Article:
Campus Foodie: Ezra Schwartz
Welcome to a new Tasty Tufts series! We plan on interviewing a variety of Tufts students who are self-proclaimed “foodies.” These peers will divulge interesting food experiences and opinions and will hopefully inspire you to follow your own culinary explorations. Enjoy!
Can you give us a brief background bio?
My name is Ezra Schwartz, and I am a Tufts junior (class of 2016) studying biology, pre-med sciences, and classics. I am from Montreal, Quebec, the food Mecca of Canada as far as I am concerned. I believe this foodie-ness has recently shown its face at Tufts with the Cooking, Science, and Creativity lecture hosted by Theo Friedman and me recently, our Taco Tuesday on a Saturday events which I hope to broaden access to, and our upcoming ex-college class. Essentially, my food club is Theo and me in a kitchen doing what we love, and sharing our passion and food with people. Not very legitimate, but all the right pieces are there.
What is the last thing you ate?
The last thing I ate was a hodge-podge consisting of spinach quiche, the pickled fennel I made last night, and leftover barbeque salmon, and stir-fry vegetables. What’s the point of being home for break if you do not raid the fridge?
What is your favorite restaurant near Tufts and why?
My favorite restaurant near Tufts is Sarma, located at 249 Pearl St. in Somerville. Two of the executive chefs previously worked at Oleana, and they bring creative and delicious Mediterranean style cooking to a more relaxed restaurant. It is a meze-style restaurant that lends to family-style eating. My favorite aspect of food is the community it can create, and what better way than sharing small delicious plates with those around you. You all share the same gustatory experience and can revel in it together. The food is delicious, reasonably affordable for a college student, and close to home. I recommend it to everyone; seriously, it annoys people.
What items do you have to have in your fridge at all times?
I always have a cheese of some sort, typically a French cheese. I tend to keep a pesto as well; it can liven even the most boring of meals. I also keep olives, yogurt, my mom’s blueberry jam, and, of course, a six pack of some micro-brew or another.
What inspired you to combine chemistry and cooking? What have you gained from this approach?
I always understood food and chemistry as being related because they are one and the same. My fascination with the study of chemistry within cooking, however, is a more recent obsession. As I began to rely on my own cooking skills, I started to have questions and ambitions that could be easily answered by a little investigation. I think that is how it all began. Because of this new knowledge, and having learned the tricks of the trade, I no longer ask “how?” when eating at restaurants, but “why?” To explain, if a chef included a gel on a plate, I now wonder why he chose to include the gel, and why he flavored the gel the way he did, rather than questioning what wizardry allows him to cook that way.
What food do you like to eat when it’s freezing cold and snowing outside? With winter coming fast, we need suggestions to help stave off Seasonal Affective Disorder…
My favorite winter food is any meat plated with demi-glace. The simplest explanation of demi-glace is a reduced beef stock sauce. Dishes best served in summer are those that are light and fresh. Demi-glace is the exact opposite. It has deep flavor, and is rich enough for a cold winter night. Many places in Montreal serve game meats such as venison with the traditional French sauce.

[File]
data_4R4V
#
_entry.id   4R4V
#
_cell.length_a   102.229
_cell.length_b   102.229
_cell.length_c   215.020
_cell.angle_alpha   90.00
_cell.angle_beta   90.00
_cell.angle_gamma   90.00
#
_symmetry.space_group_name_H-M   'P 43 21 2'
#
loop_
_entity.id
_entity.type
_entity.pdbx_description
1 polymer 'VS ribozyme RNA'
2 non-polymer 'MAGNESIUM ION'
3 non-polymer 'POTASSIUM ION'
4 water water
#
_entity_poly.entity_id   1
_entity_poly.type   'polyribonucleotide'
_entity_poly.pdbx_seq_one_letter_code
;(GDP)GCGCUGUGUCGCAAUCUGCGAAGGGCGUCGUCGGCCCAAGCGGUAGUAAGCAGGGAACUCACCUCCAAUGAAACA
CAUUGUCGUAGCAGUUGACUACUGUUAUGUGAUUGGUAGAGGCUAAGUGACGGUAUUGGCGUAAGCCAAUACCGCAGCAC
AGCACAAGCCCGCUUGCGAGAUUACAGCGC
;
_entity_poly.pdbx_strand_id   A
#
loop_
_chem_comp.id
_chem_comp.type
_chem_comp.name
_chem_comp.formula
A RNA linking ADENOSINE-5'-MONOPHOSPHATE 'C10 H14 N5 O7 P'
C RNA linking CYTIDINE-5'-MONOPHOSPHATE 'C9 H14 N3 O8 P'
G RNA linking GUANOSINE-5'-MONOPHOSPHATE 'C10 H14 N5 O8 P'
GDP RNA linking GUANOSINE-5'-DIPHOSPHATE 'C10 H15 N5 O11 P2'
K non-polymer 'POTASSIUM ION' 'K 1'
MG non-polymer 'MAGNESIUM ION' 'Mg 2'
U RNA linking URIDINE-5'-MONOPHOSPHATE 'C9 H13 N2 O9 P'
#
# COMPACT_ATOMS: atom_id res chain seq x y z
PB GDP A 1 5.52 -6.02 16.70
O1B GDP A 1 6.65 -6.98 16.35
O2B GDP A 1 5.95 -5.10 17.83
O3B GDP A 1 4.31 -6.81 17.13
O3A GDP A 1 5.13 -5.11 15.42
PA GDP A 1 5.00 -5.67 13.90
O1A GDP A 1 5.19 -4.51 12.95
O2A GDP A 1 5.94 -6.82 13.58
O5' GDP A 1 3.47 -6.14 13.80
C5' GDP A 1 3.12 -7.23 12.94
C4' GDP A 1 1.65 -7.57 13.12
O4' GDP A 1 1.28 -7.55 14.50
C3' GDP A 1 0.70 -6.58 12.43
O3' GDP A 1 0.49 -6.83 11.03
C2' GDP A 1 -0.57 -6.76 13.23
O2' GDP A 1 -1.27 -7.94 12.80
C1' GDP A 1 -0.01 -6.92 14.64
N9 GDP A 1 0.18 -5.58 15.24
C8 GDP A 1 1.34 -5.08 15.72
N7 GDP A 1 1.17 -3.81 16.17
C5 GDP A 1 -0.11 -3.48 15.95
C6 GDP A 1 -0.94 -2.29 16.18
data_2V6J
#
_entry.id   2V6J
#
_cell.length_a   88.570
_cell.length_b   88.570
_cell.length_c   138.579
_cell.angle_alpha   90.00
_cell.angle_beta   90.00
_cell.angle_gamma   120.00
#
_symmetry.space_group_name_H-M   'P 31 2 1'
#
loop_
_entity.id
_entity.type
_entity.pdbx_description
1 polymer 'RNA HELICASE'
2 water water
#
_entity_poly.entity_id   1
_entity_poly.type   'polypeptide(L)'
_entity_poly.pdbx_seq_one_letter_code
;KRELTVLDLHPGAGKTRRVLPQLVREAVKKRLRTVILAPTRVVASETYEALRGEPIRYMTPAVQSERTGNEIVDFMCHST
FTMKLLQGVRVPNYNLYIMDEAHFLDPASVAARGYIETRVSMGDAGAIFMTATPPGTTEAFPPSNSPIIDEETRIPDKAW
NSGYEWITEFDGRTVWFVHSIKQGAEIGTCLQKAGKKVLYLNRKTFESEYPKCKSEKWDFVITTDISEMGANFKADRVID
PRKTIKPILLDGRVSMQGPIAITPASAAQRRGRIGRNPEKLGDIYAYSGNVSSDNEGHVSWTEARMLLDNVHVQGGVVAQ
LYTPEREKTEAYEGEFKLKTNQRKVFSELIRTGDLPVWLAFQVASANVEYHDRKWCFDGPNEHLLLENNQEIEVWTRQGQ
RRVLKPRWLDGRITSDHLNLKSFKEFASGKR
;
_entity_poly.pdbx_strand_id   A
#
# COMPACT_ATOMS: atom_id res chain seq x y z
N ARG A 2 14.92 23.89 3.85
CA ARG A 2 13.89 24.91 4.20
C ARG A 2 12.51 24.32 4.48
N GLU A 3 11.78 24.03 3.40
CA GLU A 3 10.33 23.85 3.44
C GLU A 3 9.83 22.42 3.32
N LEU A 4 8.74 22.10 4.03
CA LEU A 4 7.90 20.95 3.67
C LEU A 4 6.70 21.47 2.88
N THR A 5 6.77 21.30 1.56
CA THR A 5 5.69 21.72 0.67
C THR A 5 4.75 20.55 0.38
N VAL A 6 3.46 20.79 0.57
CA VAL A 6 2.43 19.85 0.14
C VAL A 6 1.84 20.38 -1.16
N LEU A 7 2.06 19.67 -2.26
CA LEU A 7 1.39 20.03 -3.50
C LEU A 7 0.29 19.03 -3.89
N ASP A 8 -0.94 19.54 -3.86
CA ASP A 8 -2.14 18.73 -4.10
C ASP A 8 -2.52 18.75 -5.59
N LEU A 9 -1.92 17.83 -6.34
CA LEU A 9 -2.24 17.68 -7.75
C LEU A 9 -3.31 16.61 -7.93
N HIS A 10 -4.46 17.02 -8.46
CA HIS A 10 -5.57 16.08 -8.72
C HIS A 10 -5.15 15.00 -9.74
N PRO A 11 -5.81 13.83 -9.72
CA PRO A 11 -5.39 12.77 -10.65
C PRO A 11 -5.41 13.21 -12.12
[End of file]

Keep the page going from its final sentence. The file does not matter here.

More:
If you were stranded on a desert island with only five food items for the rest of your life, what would they be?
I would have a French baguette and St-Marcellin cheese. There is no better bread than a perfect baguette, and St-Marcellin is always my go-to cheese. Ever since I was young, I could never get enough. I would also have kalamata olives. I love the brininess of them, and their complexity of flavor. I find that only red wine has the same depth of flavor as those damn good olives. I’m going to have to say a rib eye steak with Queue-de-Cheval Montreal steak spice. Queue-de-Cheval is a restaurant in Montreal; while a terrible restaurant, their steak spice is unreal. It is always my go to spice. I rub the steak with it before it goes on the grill, and after it gets off. It is essentially the perfect combination of mustard seeds, salt, pepper, and spices. Lastly, I would have baba ghanoush, specifically from Marché Akhavan. I love eggplant, and this is my favorite baba ghanoush. It is not as delicate as others, nor as smoky. It is brinier, and can be very addictive. And last but not least, balsamic glaze; like the Frank’s RedHot advertisement, “I put that shit on everything.” Really, on the island I would eat sand if it had a healthy serving of balsamic glaze on it. So to conclude, with my food choices I’d die pretty quickly, but I would have a happy stomach when I did.
Describe your approach towards cooking. Do you follow recipes meticulously or do you do your own thing?
I never follow recipes to a “t.” I will always doctor a recipe to my specific taste. I might reduce the salt, or add/substitute spices. If you think about it, recipes are only a published version of someone’s individual taste, so why not “re-personalize” it? This can’t be done when baking, but can absolutely be done with any other recipe.
What is the worst food experience you’ve ever had?
I have had two bad food experiences. The first was in Paris when I ate lamb’s brain. I had just studied the brain in gross anatomy, so I knew all the structures I was eating, and had the smell of formaldehyde in my nose. The second was eating the Icelandic delicacy of essentially smoked rotten fish. It tasted like an ashtray. Happy I tried it, but never again.
Cover photo source: Ezra Schwartz.